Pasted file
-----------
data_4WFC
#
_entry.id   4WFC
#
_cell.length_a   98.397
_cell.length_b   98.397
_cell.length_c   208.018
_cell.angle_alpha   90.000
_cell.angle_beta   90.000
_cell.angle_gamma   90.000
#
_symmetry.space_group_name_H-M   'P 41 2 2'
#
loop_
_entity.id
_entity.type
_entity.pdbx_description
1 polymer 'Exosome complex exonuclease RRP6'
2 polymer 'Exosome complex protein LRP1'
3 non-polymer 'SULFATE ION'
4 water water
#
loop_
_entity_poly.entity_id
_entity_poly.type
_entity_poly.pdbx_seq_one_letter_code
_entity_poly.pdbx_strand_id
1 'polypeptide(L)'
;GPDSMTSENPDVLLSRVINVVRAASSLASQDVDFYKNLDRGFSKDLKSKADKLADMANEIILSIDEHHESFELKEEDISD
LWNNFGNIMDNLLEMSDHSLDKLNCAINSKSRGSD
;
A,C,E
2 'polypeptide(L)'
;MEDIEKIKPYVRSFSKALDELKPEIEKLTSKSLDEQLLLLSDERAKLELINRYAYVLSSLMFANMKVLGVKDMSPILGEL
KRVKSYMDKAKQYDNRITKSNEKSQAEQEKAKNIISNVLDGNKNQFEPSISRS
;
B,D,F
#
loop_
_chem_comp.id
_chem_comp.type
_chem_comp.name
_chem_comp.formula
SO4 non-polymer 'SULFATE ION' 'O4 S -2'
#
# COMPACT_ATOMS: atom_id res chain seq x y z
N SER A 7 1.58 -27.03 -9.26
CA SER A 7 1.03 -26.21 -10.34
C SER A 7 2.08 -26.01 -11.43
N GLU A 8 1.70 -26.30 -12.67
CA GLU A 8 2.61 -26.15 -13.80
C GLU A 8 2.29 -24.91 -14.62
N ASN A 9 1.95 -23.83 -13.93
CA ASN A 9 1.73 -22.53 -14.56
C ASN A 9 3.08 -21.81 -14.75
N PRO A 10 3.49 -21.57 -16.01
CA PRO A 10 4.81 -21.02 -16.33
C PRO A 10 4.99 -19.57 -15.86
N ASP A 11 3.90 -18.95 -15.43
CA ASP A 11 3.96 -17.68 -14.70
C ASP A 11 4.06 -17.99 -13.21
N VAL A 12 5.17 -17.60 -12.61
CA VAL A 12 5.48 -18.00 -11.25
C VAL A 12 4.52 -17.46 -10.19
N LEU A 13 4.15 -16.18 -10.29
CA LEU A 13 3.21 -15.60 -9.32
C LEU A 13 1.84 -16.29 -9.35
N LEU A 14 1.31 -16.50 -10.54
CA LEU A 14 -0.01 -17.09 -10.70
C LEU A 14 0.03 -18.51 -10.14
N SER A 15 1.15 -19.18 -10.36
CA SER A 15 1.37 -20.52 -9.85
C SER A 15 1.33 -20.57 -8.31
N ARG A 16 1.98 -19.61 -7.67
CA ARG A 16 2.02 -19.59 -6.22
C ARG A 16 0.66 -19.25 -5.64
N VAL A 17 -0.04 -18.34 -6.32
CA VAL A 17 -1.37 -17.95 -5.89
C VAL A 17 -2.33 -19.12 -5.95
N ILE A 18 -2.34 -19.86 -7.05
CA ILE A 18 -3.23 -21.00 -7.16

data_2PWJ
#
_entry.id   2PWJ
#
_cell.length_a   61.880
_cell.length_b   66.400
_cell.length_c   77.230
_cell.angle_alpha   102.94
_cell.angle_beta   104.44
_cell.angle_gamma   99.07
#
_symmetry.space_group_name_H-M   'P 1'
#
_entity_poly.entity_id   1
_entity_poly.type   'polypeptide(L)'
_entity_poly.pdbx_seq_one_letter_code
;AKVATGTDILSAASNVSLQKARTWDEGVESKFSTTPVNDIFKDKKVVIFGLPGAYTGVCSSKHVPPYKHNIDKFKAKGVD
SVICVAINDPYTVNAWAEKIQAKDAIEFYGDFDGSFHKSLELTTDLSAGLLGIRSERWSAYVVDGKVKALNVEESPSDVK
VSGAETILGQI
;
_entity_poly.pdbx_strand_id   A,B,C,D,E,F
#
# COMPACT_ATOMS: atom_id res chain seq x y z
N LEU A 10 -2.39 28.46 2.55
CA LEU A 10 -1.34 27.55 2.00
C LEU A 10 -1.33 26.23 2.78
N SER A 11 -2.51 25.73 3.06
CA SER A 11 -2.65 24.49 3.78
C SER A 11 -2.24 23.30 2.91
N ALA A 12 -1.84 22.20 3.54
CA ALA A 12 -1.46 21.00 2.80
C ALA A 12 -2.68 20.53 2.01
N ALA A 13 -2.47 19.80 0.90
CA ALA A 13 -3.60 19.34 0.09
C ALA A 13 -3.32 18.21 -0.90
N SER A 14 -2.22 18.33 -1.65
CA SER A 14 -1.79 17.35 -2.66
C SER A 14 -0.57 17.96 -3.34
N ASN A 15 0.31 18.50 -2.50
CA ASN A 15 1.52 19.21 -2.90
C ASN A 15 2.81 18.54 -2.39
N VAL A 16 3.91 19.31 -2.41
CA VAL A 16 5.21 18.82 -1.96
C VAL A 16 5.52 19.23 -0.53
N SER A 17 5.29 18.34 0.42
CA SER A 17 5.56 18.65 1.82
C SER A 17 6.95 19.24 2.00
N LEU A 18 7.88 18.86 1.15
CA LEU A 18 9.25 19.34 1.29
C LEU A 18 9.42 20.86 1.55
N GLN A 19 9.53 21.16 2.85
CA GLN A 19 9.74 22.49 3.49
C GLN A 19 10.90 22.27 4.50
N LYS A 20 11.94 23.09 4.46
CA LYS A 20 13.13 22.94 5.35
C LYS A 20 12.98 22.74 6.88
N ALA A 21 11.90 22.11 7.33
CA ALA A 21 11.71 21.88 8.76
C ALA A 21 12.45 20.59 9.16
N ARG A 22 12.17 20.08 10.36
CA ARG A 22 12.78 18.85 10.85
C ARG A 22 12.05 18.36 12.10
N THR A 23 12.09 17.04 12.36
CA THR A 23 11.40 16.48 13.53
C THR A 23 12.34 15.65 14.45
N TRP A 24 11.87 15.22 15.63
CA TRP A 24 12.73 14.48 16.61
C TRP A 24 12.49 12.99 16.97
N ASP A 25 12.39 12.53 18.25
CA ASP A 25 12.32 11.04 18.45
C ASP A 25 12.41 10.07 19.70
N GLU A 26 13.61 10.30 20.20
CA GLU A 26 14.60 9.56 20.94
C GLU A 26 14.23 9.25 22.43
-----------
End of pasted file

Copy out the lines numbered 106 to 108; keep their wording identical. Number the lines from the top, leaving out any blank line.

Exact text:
CA LEU A 10 -1.34 27.55 2.00
C LEU A 10 -1.33 26.23 2.78
N SER A 11 -2.51 25.73 3.06